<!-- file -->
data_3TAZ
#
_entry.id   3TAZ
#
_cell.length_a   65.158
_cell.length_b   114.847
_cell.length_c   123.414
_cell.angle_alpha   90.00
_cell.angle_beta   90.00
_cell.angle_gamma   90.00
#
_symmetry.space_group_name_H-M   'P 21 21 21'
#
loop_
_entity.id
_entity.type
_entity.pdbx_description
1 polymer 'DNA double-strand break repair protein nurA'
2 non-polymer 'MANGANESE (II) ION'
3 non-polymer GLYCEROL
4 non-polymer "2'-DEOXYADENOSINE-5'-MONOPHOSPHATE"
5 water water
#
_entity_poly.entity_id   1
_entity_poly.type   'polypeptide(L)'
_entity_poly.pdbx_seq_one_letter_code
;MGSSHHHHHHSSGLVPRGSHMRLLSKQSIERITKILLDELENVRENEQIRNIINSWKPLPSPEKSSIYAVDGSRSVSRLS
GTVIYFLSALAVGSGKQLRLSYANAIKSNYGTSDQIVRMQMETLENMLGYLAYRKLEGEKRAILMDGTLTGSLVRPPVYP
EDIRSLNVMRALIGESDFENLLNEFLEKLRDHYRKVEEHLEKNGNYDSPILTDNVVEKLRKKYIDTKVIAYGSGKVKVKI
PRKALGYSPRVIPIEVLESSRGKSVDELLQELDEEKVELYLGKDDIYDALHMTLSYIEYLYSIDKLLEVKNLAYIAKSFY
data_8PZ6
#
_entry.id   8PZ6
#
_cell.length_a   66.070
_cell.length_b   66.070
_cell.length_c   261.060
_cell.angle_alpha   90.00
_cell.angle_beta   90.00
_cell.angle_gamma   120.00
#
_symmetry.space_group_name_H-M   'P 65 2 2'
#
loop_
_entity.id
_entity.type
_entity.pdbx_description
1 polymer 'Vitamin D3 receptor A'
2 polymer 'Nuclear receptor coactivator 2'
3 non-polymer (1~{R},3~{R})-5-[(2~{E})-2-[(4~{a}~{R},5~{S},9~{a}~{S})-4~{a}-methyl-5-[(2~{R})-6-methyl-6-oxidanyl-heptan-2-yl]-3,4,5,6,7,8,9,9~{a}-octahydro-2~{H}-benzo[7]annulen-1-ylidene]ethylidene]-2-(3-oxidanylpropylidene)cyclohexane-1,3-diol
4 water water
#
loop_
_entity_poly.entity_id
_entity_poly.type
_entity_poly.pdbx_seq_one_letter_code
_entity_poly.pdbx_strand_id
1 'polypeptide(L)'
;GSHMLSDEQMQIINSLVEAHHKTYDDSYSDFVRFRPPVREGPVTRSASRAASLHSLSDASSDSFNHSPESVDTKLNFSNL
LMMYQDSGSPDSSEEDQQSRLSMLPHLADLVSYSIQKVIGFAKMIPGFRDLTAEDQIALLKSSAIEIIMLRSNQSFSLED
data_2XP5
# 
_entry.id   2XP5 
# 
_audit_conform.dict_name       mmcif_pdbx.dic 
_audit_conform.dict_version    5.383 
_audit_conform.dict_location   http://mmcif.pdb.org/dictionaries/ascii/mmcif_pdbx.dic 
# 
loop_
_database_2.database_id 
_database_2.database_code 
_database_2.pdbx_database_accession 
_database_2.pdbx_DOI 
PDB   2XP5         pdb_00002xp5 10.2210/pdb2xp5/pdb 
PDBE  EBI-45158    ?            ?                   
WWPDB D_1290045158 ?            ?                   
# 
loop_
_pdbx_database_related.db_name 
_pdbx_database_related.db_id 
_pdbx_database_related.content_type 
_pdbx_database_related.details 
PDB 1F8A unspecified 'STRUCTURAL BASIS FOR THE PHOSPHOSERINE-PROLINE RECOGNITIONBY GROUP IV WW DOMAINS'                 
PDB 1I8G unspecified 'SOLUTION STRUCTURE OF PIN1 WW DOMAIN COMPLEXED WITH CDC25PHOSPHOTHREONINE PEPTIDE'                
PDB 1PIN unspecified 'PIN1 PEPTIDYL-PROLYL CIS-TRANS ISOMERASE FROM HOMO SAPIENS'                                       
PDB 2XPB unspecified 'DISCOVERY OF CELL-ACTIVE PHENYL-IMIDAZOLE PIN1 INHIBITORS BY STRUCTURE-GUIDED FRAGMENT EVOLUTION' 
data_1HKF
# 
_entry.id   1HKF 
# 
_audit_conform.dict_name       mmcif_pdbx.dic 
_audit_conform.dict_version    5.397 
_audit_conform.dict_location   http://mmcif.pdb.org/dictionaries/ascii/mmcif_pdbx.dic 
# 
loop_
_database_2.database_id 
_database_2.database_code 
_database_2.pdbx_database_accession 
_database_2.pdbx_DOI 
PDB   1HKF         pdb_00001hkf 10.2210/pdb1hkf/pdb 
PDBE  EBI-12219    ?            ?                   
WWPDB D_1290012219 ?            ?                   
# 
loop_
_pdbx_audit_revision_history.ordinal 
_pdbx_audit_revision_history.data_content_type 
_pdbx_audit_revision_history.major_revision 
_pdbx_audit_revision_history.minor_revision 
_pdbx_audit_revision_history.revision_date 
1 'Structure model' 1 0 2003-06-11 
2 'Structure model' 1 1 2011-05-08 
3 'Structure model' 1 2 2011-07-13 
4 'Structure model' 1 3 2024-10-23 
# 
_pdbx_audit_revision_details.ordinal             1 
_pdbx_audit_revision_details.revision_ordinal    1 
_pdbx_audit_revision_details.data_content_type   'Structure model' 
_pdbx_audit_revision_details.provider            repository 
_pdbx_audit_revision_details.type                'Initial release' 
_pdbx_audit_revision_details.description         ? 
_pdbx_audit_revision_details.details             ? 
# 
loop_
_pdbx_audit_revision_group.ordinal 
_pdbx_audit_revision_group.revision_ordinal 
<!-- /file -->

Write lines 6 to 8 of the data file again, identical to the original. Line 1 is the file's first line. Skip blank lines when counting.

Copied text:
_cell.length_b   114.847
_cell.length_c   123.414
_cell.angle_alpha   90.00